*To be solved at home before the exercise session.*

- Consider the confidence interval for the expected value of the normal distribution on page 2.9 of the lecture notes. Describe what will (most likely) happen to the
*width*of the confidence interval (does it get smaller, larger or stay the same?) if we,- Increase the sample size \(n\).
- Decrease the confidence level \(100(1 - \alpha)\).
- Increase the variance \(\sigma^2\).
- Decrease the expected value \(\mu\).

```
# a.
# The width of the interval is proportional to $1/\sqrt{n}$, and thus increasing $n$ will make the interval shorter.
# Heuristic explanation: larger sample = more information = larger precision = shorter interval.
# b.
# Decreasing $100(1 -\alpha)$ (increasing alpha) will decrease the corresponding quantile of the t-distribution (we move closer to the center from the tail). As the width of the interval is proportional to the quantile, decreasing the confidence level will make the interval shorter.
# Heuristic explanation: lower confidence level = we are satisfied with smaller probability to capture the true value = shorter interval.
# c.
# Increasing the population variance will most likely also increase the sample variance $s^2$, and consequently the sample standard deviation. As the width of the interval is proportional to $s$, increasing the variance will make the interval wider.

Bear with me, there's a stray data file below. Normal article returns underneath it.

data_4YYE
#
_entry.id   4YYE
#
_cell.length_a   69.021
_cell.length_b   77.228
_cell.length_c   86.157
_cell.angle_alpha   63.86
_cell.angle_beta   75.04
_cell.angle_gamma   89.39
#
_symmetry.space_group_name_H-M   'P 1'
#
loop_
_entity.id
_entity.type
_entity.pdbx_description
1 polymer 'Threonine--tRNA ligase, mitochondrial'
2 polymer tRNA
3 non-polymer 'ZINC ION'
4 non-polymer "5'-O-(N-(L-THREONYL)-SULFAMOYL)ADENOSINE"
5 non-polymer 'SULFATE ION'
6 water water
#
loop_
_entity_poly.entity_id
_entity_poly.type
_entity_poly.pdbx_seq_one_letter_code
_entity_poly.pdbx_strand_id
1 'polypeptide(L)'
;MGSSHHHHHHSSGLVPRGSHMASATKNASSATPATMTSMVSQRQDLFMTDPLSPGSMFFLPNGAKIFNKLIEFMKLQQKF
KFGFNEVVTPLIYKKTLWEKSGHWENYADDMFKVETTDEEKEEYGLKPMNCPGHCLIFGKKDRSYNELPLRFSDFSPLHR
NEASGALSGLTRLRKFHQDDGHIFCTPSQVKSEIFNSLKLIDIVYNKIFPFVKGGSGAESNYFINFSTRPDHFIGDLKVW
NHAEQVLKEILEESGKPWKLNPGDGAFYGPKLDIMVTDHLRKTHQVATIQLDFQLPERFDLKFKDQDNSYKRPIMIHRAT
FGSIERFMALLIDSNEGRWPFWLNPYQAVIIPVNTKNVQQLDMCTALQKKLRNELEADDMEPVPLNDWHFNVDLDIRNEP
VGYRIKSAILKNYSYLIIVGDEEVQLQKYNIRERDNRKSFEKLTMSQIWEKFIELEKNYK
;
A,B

# Heuristic explanation: larger variance = data is less accurate = capturing the true value is more difficult = need larger interval
# d. Increasing the expected value will only affect the location of the interval in the x-axis. The width will stay the same.
```

- Consider the following four hypothesis testing scenarios. For each scenario, describe what the Type I error and Type II error mean in that particular context. Comment also on the possible consequences of the two errors in each case (which one of the errors is more “dangerous”?). For part d, come up with a typical hypothesis testing scenario from your own field of science.
- A suspect is brought before a judge.
- H0: The suspect is innocent.
- H1: The suspect is guilty.

- A new experimental cancer treatment is compared to placebo.
- H0: The new treatment is no better than placebo.
- H1: The new treatment is better than placebo.

- An automated security screening scans passengers at the airport.
- H0: The passenger is not carrying dangerous items.
- H1: The passenger is carrying dangerous items.

- Your own scenario here!

- A suspect is brought before a judge.

```
# a.
# Type I: Innocent person goes to jail. <- typically thought as more "dangerous"
# Type II: Guilty person walks free.
# b.
# Type I: New treatment does not work but we still start giving it to patients (as we are under the impression that it works).
# Type II: The new treatment works but we do not realize it, and consequently it never reaches the market.
# It's difficult to say which one is more dangerous, both can possibly lead to fatalities.
# c.
# Type I: A passenger not carrying dangerous items is taken to further inspection.
# Type II: A passenger carrying dangerous items goes through unnoticed. <- More dangerous.
```

*To be solved at the exercise session.*

*Note: all the needed data sets are either given below or available in base R.*

- The data set
`iris`